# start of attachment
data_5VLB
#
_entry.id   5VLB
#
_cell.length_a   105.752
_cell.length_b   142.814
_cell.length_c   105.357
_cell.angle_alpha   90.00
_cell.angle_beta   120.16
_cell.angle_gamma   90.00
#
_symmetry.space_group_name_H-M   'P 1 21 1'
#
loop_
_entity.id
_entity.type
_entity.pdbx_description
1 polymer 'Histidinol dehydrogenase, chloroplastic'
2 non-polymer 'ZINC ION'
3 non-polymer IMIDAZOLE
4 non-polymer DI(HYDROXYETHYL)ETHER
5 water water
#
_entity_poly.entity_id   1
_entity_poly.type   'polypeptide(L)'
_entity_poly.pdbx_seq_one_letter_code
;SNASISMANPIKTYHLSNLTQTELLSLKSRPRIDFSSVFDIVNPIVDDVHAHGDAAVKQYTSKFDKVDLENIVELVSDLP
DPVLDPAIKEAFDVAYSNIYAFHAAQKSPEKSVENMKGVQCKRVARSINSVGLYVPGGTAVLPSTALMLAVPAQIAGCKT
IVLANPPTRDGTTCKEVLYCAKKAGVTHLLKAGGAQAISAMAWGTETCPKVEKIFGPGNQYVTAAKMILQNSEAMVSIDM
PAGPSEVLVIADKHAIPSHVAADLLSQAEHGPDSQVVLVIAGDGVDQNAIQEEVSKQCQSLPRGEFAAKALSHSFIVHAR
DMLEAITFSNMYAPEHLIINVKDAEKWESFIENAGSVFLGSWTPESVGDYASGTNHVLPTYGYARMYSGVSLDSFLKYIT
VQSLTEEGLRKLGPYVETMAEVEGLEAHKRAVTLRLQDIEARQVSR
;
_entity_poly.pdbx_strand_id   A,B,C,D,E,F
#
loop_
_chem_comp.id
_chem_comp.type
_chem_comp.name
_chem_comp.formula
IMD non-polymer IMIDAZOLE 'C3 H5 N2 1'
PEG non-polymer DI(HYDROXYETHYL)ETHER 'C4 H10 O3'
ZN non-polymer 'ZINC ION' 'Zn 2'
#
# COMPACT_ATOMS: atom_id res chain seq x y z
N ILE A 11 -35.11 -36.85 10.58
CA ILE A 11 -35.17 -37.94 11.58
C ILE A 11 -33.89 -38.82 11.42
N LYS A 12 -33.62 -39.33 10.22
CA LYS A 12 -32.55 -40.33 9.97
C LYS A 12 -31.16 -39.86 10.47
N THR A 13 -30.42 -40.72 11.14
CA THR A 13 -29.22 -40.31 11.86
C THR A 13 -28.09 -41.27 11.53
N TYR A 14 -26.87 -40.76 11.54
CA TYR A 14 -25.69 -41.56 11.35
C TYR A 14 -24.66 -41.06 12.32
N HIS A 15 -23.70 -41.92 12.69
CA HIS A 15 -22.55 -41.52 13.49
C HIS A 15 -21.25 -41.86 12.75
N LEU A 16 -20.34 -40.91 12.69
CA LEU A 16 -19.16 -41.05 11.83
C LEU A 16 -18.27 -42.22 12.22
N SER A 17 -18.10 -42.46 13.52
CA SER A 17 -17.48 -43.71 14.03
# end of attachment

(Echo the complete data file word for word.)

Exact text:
data_5VLB
#
_entry.id   5VLB
#
_cell.length_a   105.752
_cell.length_b   142.814
_cell.length_c   105.357
_cell.angle_alpha   90.00
_cell.angle_beta   120.16
_cell.angle_gamma   90.00
#
_symmetry.space_group_name_H-M   'P 1 21 1'
#
loop_
_entity.id
_entity.type
_entity.pdbx_description
1 polymer 'Histidinol dehydrogenase, chloroplastic'
2 non-polymer 'ZINC ION'
3 non-polymer IMIDAZOLE
4 non-polymer DI(HYDROXYETHYL)ETHER
5 water water
#
_entity_poly.entity_id   1
_entity_poly.type   'polypeptide(L)'
_entity_poly.pdbx_seq_one_letter_code
;SNASISMANPIKTYHLSNLTQTELLSLKSRPRIDFSSVFDIVNPIVDDVHAHGDAAVKQYTSKFDKVDLENIVELVSDLP
DPVLDPAIKEAFDVAYSNIYAFHAAQKSPEKSVENMKGVQCKRVARSINSVGLYVPGGTAVLPSTALMLAVPAQIAGCKT
IVLANPPTRDGTTCKEVLYCAKKAGVTHLLKAGGAQAISAMAWGTETCPKVEKIFGPGNQYVTAAKMILQNSEAMVSIDM
PAGPSEVLVIADKHAIPSHVAADLLSQAEHGPDSQVVLVIAGDGVDQNAIQEEVSKQCQSLPRGEFAAKALSHSFIVHAR
DMLEAITFSNMYAPEHLIINVKDAEKWESFIENAGSVFLGSWTPESVGDYASGTNHVLPTYGYARMYSGVSLDSFLKYIT
VQSLTEEGLRKLGPYVETMAEVEGLEAHKRAVTLRLQDIEARQVSR
;
_entity_poly.pdbx_strand_id   A,B,C,D,E,F
#
loop_
_chem_comp.id
_chem_comp.type
_chem_comp.name
_chem_comp.formula
IMD non-polymer IMIDAZOLE 'C3 H5 N2 1'
PEG non-polymer DI(HYDROXYETHYL)ETHER 'C4 H10 O3'
ZN non-polymer 'ZINC ION' 'Zn 2'
#
# COMPACT_ATOMS: atom_id res chain seq x y z
N ILE A 11 -35.11 -36.85 10.58
CA ILE A 11 -35.17 -37.94 11.58
C ILE A 11 -33.89 -38.82 11.42
N LYS A 12 -33.62 -39.33 10.22
CA LYS A 12 -32.55 -40.33 9.97
C LYS A 12 -31.16 -39.86 10.47
N THR A 13 -30.42 -40.72 11.14
CA THR A 13 -29.22 -40.31 11.86
C THR A 13 -28.09 -41.27 11.53
N TYR A 14 -26.87 -40.76 11.54
CA TYR A 14 -25.69 -41.56 11.35
C TYR A 14 -24.66 -41.06 12.32
N HIS A 15 -23.70 -41.92 12.69
CA HIS A 15 -22.55 -41.52 13.49
C HIS A 15 -21.25 -41.86 12.75
N LEU A 16 -20.34 -40.91 12.69
CA LEU A 16 -19.16 -41.05 11.83
C LEU A 16 -18.27 -42.22 12.22
N SER A 17 -18.10 -42.46 13.52
CA SER A 17 -17.48 -43.71 14.03